[EDITORIAL NOTE: If you have written any blog posts on political issues this week, be sure to get links to me by the end of today for the Sunday Election Issues post. If you're wondering what I'm talking about, see this post.]
All too frequently, our culture keeps elders out of visible participation in media culture. Young and beautiful rules.
But I realized recently there's a surprising exception to this norm: a particular genre of political ads. Take, for example, this ad from the No on Prop. 8 campaign which is fighting the initiative to eliminate California's constitutional right for same-sex couples to marry.
An attractive older heterosexual married couple plead directly with the viewers: "don't eliminate marriage for anyone," including their gay daughter. I think it is probably pretty effective. What do you think?
This ad is not unique in showcasing elders speaking to values. A story: in 2003 I had the privilege of working on part of the campaign to defeat California Proposition 54. This was a deceptive measure that would have prevented the state from collecting racial demographic information about people who used state programs. Proponents sold it as encouraging "color blindness." A coalition of civil rights advocates worked to defeat it because we feared its consequences: if no demographic data could be collected, it would become impossible to discover if very different populations were getting a fair shake.
In the 1990s, California had an unhappy history of voting for propositions like this. We were experiencing rapid racial diversification and many people weren't entirely comfortable with that, so we were susceptible to appeals to sweep racial classifications under a rug. But on this one, opponents pulled out a sweeping 64 percent victory.
How? We figured out that both the majority white electorate and the emerging communities of color would respond to the same pitch. The message was "by voting on this you'll make a life-and-death decision affecting every Californian. Proposition 54 would block information that can help save lives. It's bad medicine."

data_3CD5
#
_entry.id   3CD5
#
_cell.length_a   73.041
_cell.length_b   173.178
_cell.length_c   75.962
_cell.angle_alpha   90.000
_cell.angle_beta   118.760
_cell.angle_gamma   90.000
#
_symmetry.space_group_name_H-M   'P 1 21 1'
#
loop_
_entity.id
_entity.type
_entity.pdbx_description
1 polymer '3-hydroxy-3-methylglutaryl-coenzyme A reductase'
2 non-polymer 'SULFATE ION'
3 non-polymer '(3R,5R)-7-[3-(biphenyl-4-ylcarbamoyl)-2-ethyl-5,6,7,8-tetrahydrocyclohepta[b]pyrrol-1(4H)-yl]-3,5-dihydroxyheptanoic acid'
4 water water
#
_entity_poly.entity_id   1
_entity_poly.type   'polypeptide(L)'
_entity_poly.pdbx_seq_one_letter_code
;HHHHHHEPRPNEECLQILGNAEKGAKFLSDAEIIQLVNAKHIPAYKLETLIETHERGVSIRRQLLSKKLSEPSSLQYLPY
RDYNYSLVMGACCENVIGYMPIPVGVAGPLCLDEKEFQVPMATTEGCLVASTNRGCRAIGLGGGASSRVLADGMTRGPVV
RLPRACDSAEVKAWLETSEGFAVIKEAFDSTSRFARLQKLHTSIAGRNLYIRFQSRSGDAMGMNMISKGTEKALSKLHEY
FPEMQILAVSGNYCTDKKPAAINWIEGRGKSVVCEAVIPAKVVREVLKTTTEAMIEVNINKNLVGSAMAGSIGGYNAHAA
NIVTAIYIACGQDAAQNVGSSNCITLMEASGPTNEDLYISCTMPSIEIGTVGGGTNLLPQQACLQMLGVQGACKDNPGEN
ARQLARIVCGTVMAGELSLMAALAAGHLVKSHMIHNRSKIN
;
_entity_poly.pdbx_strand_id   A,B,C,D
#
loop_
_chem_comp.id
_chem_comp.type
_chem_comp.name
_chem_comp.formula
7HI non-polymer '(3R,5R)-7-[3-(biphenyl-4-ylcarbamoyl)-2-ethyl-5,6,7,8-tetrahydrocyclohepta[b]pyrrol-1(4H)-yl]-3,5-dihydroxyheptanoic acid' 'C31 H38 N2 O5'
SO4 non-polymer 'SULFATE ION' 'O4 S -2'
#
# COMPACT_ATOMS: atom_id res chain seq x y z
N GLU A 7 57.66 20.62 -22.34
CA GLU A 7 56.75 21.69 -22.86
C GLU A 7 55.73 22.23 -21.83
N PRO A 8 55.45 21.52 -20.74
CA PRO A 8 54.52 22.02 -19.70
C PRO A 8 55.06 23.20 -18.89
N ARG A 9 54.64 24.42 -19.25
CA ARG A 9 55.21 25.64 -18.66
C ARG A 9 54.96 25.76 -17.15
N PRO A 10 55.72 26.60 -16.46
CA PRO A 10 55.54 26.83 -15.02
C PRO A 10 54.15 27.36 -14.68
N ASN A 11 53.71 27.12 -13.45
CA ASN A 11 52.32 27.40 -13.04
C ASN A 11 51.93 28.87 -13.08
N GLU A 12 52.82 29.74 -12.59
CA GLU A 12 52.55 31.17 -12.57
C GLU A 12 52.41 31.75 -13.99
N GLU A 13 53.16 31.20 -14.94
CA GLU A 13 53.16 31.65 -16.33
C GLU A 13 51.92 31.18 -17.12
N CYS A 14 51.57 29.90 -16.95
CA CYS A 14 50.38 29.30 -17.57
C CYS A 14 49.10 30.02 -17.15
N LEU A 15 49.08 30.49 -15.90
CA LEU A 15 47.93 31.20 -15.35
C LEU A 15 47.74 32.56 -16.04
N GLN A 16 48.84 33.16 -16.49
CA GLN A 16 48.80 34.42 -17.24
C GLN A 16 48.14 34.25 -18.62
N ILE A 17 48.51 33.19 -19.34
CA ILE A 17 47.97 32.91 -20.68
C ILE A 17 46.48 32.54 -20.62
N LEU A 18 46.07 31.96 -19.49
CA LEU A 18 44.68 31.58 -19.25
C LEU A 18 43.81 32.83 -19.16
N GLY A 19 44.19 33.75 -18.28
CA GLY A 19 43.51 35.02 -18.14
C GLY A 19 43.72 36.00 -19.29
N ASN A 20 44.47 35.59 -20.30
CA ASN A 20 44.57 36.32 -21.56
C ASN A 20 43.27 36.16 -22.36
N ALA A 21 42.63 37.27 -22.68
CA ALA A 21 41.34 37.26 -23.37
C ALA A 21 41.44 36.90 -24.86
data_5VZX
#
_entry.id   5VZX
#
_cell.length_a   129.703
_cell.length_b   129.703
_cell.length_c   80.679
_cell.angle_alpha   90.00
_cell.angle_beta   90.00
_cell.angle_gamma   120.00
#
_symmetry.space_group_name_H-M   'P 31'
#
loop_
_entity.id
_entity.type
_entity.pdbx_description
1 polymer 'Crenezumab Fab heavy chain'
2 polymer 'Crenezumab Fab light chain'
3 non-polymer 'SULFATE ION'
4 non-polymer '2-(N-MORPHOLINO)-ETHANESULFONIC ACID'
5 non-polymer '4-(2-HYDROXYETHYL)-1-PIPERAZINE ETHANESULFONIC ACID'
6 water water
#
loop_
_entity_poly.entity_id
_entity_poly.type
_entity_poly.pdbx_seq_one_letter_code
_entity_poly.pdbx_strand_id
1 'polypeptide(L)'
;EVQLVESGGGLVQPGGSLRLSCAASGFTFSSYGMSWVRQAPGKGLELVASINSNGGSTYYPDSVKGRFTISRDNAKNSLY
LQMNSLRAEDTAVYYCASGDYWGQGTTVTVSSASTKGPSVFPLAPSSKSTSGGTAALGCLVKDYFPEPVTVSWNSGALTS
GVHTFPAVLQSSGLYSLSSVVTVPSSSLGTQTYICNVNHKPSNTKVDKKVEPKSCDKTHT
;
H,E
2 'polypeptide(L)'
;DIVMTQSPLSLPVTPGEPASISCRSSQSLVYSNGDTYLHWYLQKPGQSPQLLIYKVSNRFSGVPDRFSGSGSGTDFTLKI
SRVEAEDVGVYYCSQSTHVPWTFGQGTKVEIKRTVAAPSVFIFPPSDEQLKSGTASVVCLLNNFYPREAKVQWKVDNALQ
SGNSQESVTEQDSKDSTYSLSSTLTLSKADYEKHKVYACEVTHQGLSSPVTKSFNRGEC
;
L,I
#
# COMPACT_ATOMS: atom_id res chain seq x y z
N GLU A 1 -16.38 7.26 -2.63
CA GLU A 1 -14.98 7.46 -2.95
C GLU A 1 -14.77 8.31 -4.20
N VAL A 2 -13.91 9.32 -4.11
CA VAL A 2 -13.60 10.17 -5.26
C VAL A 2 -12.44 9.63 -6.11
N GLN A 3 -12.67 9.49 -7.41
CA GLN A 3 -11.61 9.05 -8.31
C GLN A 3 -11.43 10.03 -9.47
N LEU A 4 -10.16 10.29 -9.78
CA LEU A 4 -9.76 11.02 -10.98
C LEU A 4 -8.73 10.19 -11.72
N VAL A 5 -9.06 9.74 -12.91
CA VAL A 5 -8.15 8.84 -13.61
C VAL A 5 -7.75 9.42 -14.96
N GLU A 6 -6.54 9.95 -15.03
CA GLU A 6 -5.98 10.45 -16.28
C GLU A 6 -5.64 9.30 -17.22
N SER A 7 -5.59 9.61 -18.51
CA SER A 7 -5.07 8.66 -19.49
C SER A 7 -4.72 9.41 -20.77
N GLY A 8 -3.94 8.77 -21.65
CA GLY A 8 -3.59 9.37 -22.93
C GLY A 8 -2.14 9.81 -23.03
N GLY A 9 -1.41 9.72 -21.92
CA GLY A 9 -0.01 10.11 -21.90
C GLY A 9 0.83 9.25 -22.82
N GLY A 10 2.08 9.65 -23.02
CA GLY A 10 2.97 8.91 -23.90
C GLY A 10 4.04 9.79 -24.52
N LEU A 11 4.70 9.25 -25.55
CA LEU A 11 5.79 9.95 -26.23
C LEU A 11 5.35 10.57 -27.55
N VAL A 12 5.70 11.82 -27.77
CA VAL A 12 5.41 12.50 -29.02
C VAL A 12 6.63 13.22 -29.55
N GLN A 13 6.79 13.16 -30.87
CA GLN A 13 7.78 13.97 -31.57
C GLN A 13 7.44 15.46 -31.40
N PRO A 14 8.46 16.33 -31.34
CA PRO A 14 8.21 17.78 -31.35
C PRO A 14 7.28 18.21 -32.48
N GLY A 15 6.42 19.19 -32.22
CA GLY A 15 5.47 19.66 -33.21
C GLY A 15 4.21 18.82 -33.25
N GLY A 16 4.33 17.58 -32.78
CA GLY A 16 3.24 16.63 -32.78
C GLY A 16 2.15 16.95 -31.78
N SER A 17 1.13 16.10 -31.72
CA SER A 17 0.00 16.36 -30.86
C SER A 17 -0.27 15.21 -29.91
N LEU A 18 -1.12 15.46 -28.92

We had funds for just one TV ad to deliver that message. So we tested three sets of messengers. One was an attractive middle-aged female nurse. When opinion researchers measure who is trusted by the most people, nurses always rank very highly. We also had available to us many members of the cast of the show ER - then TV's most watched medical drama. So we tried out having them deliver the lines. Finally we tested Dr. C. Everett Koop, the retired Surgeon General of the United States and internet medical entrepreneur. If ever there was an archetypal grandfather, Koop fit the bill. I may not like him much, but I don't deny that.
Our focus groups found Koop by far the most believable messenger, so up he went and we blanketed the state with our ad. (Sadly, this was before YouTube, so I can't show you.) And we won, pretty much everywhere.
So why are visible elders so effective in some political ads? I have some theories.
Obviously, good political ads need to be attractive to elders because we vote much more reliably than other age groups. So it is not surprising that ad creators would show us some of our own.
But also, in a limited way, elders do bring a special authority to some elections that are really contests between conflicting visions of society's values. Most people, at least for the few minutes during which they cast their ballots, bring to elections a kind of civic communal consciousness that may be largely absent from most of our lives. If we vote, we do it in a mood of slightly solemn seriousness. (We often do this with jury duty as well I think.) And elders, despite our youth-oriented culture, bring a certain experiential authority that meshes well with that momentary communal consciousness.
And so, when campaigns are trying to urge people to come together about something that makes them anxious, elders make good spokespeople. And we elders get to see ourselves on TV in those moments.
Here's another specimen of Koop doing his grandfatherly curmudgeon bit for another campaign. Prop. 86 would have socked smokers with a cigarette tax, using the proceeds for health services. Koop couldn't beat the tobacco money that fought that one, but he gave it a good try.
[At The Elder Storytelling Place today, David Wolfe explains how he found a novel remedy for a malady that afflicts so many, titled Oh, My Aching Back.]